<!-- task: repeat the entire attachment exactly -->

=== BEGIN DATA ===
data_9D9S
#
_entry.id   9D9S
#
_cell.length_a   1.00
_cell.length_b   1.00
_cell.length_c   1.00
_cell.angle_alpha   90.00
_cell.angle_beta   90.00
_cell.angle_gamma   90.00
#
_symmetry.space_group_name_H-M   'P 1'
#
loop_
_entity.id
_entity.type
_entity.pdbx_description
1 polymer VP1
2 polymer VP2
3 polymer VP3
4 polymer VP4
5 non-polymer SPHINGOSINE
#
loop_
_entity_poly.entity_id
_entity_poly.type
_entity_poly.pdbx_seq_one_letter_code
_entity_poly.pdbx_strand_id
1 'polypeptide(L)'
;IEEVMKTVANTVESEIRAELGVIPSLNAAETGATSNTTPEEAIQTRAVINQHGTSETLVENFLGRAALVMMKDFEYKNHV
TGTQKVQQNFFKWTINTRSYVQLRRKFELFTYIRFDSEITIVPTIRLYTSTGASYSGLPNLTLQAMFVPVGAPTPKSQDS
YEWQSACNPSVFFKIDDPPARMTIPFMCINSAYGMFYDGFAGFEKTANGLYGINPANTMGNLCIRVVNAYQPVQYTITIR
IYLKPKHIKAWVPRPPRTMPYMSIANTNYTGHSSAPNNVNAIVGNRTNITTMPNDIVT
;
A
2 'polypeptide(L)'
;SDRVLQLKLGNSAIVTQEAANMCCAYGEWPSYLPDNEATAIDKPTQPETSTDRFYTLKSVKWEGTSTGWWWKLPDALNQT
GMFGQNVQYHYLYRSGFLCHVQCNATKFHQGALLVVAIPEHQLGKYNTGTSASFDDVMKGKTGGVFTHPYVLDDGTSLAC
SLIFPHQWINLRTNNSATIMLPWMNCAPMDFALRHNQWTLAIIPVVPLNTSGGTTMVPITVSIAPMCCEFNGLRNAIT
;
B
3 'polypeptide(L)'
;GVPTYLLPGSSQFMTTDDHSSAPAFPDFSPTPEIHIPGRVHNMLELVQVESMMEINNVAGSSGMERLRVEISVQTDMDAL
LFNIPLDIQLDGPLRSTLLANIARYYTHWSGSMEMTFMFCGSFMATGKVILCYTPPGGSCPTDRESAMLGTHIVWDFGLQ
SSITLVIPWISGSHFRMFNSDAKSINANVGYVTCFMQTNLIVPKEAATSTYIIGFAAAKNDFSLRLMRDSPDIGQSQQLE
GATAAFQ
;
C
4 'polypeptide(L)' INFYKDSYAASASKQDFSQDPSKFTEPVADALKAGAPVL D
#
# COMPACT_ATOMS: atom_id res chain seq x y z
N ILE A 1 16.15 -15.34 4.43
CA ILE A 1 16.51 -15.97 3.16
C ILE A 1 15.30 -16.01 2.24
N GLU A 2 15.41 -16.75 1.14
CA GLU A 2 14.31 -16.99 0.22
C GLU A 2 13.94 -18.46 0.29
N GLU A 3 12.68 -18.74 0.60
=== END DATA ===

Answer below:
data_9D9S
#
_entry.id   9D9S
#
_cell.length_a   1.00
_cell.length_b   1.00
_cell.length_c   1.00
_cell.angle_alpha   90.00
_cell.angle_beta   90.00
_cell.angle_gamma   90.00
#
_symmetry.space_group_name_H-M   'P 1'
#
loop_
_entity.id
_entity.type
_entity.pdbx_description
1 polymer VP1
2 polymer VP2
3 polymer VP3
4 polymer VP4
5 non-polymer SPHINGOSINE
#
loop_
_entity_poly.entity_id
_entity_poly.type
_entity_poly.pdbx_seq_one_letter_code
_entity_poly.pdbx_strand_id
1 'polypeptide(L)'
;IEEVMKTVANTVESEIRAELGVIPSLNAAETGATSNTTPEEAIQTRAVINQHGTSETLVENFLGRAALVMMKDFEYKNHV
TGTQKVQQNFFKWTINTRSYVQLRRKFELFTYIRFDSEITIVPTIRLYTSTGASYSGLPNLTLQAMFVPVGAPTPKSQDS
YEWQSACNPSVFFKIDDPPARMTIPFMCINSAYGMFYDGFAGFEKTANGLYGINPANTMGNLCIRVVNAYQPVQYTITIR
IYLKPKHIKAWVPRPPRTMPYMSIANTNYTGHSSAPNNVNAIVGNRTNITTMPNDIVT
;
A
2 'polypeptide(L)'
;SDRVLQLKLGNSAIVTQEAANMCCAYGEWPSYLPDNEATAIDKPTQPETSTDRFYTLKSVKWEGTSTGWWWKLPDALNQT
GMFGQNVQYHYLYRSGFLCHVQCNATKFHQGALLVVAIPEHQLGKYNTGTSASFDDVMKGKTGGVFTHPYVLDDGTSLAC
SLIFPHQWINLRTNNSATIMLPWMNCAPMDFALRHNQWTLAIIPVVPLNTSGGTTMVPITVSIAPMCCEFNGLRNAIT
;
B
3 'polypeptide(L)'
;GVPTYLLPGSSQFMTTDDHSSAPAFPDFSPTPEIHIPGRVHNMLELVQVESMMEINNVAGSSGMERLRVEISVQTDMDAL
LFNIPLDIQLDGPLRSTLLANIARYYTHWSGSMEMTFMFCGSFMATGKVILCYTPPGGSCPTDRESAMLGTHIVWDFGLQ
SSITLVIPWISGSHFRMFNSDAKSINANVGYVTCFMQTNLIVPKEAATSTYIIGFAAAKNDFSLRLMRDSPDIGQSQQLE
GATAAFQ
;
C
4 'polypeptide(L)' INFYKDSYAASASKQDFSQDPSKFTEPVADALKAGAPVL D
#
# COMPACT_ATOMS: atom_id res chain seq x y z
N ILE A 1 16.15 -15.34 4.43
CA ILE A 1 16.51 -15.97 3.16
C ILE A 1 15.30 -16.01 2.24
N GLU A 2 15.41 -16.75 1.14
CA GLU A 2 14.31 -16.99 0.22
C GLU A 2 13.94 -18.46 0.29
N GLU A 3 12.68 -18.74 0.60